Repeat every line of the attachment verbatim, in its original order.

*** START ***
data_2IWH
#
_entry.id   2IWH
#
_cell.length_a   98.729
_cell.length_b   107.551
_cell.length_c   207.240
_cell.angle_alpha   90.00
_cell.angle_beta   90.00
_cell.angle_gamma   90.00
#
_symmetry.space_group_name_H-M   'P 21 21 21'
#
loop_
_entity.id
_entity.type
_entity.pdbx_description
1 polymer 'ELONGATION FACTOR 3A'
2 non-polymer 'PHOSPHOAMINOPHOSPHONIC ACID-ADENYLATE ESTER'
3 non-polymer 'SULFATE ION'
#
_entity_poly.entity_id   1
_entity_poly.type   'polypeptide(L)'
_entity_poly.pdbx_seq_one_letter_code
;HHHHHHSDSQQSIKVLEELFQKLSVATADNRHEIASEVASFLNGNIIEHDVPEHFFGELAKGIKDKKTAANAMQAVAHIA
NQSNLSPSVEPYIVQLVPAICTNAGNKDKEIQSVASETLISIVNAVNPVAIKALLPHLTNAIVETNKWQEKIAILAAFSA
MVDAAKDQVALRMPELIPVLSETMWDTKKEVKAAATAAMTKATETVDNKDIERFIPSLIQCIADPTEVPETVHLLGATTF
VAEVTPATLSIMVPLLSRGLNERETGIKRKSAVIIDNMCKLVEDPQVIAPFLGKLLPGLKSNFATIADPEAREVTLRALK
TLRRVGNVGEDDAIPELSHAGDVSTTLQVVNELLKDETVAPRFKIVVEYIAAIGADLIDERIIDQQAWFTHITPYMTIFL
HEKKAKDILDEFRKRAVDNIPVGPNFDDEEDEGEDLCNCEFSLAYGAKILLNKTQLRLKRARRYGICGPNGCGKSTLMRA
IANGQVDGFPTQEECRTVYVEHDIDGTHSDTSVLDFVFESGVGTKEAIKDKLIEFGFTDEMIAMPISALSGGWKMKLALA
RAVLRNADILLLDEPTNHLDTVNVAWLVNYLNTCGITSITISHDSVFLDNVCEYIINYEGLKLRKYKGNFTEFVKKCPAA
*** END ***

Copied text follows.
data_2IWH
#
_entry.id   2IWH
#
_cell.length_a   98.729
_cell.length_b   107.551
_cell.length_c   207.240
_cell.angle_alpha   90.00
_cell.angle_beta   90.00
_cell.angle_gamma   90.00
#
_symmetry.space_group_name_H-M   'P 21 21 21'
#
loop_
_entity.id
_entity.type
_entity.pdbx_description
1 polymer 'ELONGATION FACTOR 3A'
2 non-polymer 'PHOSPHOAMINOPHOSPHONIC ACID-ADENYLATE ESTER'
3 non-polymer 'SULFATE ION'
#
_entity_poly.entity_id   1
_entity_poly.type   'polypeptide(L)'
_entity_poly.pdbx_seq_one_letter_code
;HHHHHHSDSQQSIKVLEELFQKLSVATADNRHEIASEVASFLNGNIIEHDVPEHFFGELAKGIKDKKTAANAMQAVAHIA
NQSNLSPSVEPYIVQLVPAICTNAGNKDKEIQSVASETLISIVNAVNPVAIKALLPHLTNAIVETNKWQEKIAILAAFSA
MVDAAKDQVALRMPELIPVLSETMWDTKKEVKAAATAAMTKATETVDNKDIERFIPSLIQCIADPTEVPETVHLLGATTF
VAEVTPATLSIMVPLLSRGLNERETGIKRKSAVIIDNMCKLVEDPQVIAPFLGKLLPGLKSNFATIADPEAREVTLRALK
TLRRVGNVGEDDAIPELSHAGDVSTTLQVVNELLKDETVAPRFKIVVEYIAAIGADLIDERIIDQQAWFTHITPYMTIFL
HEKKAKDILDEFRKRAVDNIPVGPNFDDEEDEGEDLCNCEFSLAYGAKILLNKTQLRLKRARRYGICGPNGCGKSTLMRA
IANGQVDGFPTQEECRTVYVEHDIDGTHSDTSVLDFVFESGVGTKEAIKDKLIEFGFTDEMIAMPISALSGGWKMKLALA
RAVLRNADILLLDEPTNHLDTVNVAWLVNYLNTCGITSITISHDSVFLDNVCEYIINYEGLKLRKYKGNFTEFVKKCPAA